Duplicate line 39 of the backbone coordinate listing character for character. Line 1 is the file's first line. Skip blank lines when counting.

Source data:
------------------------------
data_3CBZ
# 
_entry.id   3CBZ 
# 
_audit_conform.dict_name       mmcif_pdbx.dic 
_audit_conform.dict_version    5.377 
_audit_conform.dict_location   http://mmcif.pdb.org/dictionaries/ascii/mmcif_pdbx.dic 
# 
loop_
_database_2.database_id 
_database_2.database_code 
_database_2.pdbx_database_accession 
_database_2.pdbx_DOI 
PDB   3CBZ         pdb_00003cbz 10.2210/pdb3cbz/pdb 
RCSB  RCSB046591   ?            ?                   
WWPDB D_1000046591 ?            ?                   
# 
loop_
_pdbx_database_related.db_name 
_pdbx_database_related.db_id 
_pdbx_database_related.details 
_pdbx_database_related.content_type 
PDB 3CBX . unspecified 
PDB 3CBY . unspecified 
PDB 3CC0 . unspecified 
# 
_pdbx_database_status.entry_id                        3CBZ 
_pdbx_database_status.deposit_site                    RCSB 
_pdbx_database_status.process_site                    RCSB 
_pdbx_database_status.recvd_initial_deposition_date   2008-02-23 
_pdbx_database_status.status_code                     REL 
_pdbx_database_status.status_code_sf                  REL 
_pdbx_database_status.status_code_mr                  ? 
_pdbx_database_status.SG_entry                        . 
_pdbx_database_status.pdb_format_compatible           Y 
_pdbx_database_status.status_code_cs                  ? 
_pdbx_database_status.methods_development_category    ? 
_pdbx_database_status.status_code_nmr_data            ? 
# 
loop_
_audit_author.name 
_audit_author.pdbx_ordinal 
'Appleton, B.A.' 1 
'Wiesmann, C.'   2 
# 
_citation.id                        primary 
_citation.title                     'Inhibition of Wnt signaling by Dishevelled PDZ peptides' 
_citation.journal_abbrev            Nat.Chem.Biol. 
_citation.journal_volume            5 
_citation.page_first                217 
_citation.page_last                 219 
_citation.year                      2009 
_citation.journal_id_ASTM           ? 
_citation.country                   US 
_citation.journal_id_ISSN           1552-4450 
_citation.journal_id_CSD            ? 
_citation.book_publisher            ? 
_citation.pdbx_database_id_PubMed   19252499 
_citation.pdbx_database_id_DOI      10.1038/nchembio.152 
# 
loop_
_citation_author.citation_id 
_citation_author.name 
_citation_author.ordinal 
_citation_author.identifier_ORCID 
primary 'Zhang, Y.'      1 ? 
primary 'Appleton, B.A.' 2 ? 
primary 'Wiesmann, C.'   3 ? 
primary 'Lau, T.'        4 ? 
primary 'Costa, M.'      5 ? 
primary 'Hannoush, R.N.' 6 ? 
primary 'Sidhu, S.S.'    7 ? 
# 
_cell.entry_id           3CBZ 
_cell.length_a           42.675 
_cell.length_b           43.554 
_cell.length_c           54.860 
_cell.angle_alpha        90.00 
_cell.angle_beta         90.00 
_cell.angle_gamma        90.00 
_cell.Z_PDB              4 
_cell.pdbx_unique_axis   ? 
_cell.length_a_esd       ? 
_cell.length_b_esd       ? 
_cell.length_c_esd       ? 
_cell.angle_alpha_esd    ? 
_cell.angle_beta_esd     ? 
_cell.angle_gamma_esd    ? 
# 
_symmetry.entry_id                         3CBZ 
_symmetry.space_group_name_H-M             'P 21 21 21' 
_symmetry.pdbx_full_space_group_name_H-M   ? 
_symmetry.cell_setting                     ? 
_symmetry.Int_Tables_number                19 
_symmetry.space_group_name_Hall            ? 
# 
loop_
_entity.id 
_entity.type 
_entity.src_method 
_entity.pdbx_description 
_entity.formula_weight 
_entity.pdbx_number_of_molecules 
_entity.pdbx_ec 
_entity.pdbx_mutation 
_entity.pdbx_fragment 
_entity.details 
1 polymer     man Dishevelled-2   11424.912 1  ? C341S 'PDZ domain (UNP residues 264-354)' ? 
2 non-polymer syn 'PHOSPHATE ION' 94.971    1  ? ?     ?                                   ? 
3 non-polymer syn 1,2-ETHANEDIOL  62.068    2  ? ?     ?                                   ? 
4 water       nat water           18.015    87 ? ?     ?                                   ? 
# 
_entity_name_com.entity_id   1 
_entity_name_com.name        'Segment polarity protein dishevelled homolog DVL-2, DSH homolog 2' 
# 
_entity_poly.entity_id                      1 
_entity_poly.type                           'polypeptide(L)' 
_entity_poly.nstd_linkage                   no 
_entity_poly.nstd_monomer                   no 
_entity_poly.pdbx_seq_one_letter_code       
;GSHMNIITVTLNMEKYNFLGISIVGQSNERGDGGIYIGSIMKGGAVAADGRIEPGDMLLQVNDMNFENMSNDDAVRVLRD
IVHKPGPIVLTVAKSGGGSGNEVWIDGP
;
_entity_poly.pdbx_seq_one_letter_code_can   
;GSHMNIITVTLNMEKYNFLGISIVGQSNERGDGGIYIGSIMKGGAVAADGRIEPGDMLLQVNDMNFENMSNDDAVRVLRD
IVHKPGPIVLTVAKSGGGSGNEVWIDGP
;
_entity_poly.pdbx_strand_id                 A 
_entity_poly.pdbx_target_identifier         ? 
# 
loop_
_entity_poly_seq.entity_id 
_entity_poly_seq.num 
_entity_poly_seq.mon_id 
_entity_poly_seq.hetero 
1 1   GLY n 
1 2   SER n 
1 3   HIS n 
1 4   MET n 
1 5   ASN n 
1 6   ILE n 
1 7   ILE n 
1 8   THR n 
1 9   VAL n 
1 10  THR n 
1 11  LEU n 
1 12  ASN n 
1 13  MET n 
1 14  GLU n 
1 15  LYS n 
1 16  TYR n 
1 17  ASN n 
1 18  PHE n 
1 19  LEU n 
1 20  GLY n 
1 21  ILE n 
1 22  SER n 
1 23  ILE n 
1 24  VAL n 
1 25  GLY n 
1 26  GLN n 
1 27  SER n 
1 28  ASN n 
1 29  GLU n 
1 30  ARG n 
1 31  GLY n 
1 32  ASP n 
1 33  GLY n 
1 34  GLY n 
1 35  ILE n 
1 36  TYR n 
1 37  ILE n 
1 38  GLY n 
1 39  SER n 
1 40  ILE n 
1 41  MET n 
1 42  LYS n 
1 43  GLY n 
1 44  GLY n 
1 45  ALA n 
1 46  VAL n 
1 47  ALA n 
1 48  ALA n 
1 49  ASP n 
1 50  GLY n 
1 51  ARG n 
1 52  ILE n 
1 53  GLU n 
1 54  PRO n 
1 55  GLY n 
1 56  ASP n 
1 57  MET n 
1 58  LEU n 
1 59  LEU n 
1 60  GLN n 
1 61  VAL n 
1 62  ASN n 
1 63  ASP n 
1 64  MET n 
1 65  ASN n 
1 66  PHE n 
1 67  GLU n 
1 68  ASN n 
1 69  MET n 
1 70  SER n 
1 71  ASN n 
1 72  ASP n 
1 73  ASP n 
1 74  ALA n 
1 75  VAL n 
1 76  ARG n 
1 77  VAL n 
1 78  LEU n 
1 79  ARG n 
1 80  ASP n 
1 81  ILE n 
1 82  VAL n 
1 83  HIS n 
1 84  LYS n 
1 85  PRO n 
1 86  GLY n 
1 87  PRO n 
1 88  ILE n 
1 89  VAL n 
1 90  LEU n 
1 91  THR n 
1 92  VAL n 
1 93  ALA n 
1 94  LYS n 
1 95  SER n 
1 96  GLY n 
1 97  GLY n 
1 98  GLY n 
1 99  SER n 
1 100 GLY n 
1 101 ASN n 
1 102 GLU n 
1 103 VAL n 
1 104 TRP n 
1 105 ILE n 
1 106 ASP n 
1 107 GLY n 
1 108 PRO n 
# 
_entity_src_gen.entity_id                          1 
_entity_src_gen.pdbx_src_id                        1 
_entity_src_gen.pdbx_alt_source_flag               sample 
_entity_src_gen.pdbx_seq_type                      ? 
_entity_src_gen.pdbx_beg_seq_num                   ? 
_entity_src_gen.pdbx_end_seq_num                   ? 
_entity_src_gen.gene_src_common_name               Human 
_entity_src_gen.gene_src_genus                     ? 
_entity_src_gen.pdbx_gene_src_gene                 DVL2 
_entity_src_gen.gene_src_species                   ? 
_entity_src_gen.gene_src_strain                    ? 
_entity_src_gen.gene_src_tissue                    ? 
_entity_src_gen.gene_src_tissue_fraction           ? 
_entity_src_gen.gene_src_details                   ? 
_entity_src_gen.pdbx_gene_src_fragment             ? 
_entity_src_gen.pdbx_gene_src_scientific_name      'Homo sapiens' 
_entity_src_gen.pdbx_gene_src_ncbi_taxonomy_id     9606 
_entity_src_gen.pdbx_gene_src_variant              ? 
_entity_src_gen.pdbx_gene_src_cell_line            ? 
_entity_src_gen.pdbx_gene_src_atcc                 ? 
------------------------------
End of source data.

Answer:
# 